This book, which is set in small-town Georgia, is one I feel like I have heard of for years and years, but I am not sure exactly why. I found it several years ago on the Library Sale shelves and picked it up for 50 cents, and then for some reason I let it sit until I finally added it as an alternate to the TBR Pile Challenge this year.
Sometimes stories about small-minded small-town people annoy me so much I am afraid I will actually sprain my eyes from rolling them while I'm reading. Being a U.S. Northerner I am also often baffled by Southern customs, etc., as they are not the way I was raised. Toss in the fact that this book is set in 1906, when customs all over the U.S. (and the world!) were vastly different than they are today in many ways, and you have a perfect storm for a real eye-rolling festival.
I wanted to be my usual cranky Northern self while I read this book, and to be sure there were many, many things that gave my optic muscles a good work out from sheer exasperated eye rolling, but I was only able to be cranky about half the time I was reading. The crankier part of me was constantly bothered by the tiresome old fashioned nonsense, including classism and racism and the dreaded "what will people say/think!!!!" etc., which was common for the time period, while the other, more reasonable half grasped that this book is about how such things change over time, and was interested to see how it all turned out.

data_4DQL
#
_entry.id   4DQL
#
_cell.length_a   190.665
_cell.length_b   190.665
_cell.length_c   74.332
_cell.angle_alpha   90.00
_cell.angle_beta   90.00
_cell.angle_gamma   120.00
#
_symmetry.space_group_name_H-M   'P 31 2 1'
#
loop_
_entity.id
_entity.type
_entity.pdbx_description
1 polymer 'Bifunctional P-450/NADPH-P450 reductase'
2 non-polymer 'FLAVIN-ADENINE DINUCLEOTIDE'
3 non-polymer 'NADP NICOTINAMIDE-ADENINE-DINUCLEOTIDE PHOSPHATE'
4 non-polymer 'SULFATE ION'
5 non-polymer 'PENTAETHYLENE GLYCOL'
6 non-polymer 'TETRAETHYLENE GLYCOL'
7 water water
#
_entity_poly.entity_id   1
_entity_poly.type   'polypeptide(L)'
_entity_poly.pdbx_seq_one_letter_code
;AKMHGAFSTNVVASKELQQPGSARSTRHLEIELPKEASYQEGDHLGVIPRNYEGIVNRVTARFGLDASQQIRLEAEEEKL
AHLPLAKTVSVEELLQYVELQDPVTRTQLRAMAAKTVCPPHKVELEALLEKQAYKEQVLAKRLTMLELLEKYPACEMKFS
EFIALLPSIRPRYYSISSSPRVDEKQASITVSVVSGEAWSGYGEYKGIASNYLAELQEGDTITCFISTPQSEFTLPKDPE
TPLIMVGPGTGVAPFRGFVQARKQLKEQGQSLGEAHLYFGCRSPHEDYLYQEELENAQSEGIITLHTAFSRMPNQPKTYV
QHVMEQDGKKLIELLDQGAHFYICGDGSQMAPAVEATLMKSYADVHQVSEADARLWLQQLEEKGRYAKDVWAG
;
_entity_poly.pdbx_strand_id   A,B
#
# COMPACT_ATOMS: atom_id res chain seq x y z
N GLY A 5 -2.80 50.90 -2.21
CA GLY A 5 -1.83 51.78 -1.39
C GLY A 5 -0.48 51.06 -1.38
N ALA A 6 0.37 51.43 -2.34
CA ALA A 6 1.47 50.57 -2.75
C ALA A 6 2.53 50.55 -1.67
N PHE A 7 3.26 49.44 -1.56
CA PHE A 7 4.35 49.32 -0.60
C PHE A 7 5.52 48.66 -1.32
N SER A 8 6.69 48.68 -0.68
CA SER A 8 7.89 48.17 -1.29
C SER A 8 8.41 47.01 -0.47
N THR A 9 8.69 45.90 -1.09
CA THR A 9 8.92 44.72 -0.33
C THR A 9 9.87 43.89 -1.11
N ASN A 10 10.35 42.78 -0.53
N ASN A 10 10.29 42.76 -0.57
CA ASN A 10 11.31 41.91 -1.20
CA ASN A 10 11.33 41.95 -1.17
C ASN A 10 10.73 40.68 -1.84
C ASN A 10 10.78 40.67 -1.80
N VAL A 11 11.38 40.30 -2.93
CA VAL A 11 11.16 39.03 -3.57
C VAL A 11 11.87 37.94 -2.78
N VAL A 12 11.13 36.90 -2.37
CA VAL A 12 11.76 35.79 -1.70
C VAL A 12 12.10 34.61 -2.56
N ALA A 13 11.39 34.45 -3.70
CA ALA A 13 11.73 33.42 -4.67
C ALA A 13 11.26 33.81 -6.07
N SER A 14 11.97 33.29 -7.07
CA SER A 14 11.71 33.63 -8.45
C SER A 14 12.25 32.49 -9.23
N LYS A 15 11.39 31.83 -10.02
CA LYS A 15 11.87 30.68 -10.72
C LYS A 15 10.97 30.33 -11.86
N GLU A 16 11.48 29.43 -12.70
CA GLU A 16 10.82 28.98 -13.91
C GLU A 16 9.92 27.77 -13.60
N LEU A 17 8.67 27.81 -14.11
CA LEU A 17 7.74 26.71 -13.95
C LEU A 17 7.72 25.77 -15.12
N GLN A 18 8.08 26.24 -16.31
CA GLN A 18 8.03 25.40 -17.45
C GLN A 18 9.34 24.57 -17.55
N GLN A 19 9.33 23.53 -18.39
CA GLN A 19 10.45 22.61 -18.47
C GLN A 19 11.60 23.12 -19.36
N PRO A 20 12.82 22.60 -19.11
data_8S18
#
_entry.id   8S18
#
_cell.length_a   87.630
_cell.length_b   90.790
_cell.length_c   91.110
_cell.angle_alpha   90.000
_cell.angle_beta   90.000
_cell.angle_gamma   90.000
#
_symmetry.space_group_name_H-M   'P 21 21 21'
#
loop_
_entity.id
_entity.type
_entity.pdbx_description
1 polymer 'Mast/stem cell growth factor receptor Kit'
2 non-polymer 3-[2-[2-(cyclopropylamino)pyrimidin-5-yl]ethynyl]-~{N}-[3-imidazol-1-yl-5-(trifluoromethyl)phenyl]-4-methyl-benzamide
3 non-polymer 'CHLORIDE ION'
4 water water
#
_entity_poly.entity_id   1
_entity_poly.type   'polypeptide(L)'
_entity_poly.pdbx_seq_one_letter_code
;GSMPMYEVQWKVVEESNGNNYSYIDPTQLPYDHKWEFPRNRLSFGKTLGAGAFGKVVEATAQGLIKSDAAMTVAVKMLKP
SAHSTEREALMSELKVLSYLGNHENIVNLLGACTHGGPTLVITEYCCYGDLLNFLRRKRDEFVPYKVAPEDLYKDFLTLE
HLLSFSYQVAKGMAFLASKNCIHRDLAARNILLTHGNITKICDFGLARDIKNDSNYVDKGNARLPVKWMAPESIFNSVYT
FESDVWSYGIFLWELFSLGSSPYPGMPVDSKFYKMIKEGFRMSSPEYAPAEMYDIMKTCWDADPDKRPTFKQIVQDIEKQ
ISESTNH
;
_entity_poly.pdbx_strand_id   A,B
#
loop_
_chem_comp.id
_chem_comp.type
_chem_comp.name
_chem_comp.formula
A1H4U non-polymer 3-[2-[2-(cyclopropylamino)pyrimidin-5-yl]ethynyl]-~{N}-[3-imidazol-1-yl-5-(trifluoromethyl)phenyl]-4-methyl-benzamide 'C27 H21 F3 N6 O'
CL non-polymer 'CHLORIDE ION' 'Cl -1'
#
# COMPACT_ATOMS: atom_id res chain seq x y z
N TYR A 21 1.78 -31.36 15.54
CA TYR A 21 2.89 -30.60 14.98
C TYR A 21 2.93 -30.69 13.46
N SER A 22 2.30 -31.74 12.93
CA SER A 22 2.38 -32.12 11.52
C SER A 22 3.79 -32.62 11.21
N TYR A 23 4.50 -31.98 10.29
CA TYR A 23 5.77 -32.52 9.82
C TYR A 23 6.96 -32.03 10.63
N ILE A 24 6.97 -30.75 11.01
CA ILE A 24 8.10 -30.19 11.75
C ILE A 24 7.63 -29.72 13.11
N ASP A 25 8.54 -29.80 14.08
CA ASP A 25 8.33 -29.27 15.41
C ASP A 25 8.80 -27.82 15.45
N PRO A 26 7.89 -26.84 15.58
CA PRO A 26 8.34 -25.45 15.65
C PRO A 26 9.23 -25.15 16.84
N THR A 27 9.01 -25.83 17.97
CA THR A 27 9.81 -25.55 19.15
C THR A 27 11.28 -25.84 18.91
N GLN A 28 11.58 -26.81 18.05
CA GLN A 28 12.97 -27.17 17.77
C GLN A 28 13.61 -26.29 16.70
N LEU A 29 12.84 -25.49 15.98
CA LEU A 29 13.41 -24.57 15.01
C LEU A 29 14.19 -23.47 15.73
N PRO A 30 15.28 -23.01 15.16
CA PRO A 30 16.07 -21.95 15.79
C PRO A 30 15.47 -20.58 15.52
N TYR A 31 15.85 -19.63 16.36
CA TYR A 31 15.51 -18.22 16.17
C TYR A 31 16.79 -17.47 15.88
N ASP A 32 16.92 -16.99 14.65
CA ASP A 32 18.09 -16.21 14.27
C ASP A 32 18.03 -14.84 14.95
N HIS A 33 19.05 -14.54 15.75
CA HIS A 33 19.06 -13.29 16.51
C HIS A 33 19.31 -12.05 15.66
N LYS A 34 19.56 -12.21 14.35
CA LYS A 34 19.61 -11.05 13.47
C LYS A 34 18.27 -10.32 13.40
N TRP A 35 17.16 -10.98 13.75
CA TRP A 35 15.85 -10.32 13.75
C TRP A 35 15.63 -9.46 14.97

Something I found realistic about this book is that all the characters were multi-dimensional; each and every one did things that surprised me during the book, and each and every one had good points and sides that I liked, and bad points and sides I disliked, just like people in real life. There were no one-note characters here - everyone had realistic and complex reasons for their behavior. That was a real asset to the book.
All in all this was an enjoyable look at a year or so in the life of a town from a time and place I can't hope to truly understand, but I didn't mind visiting.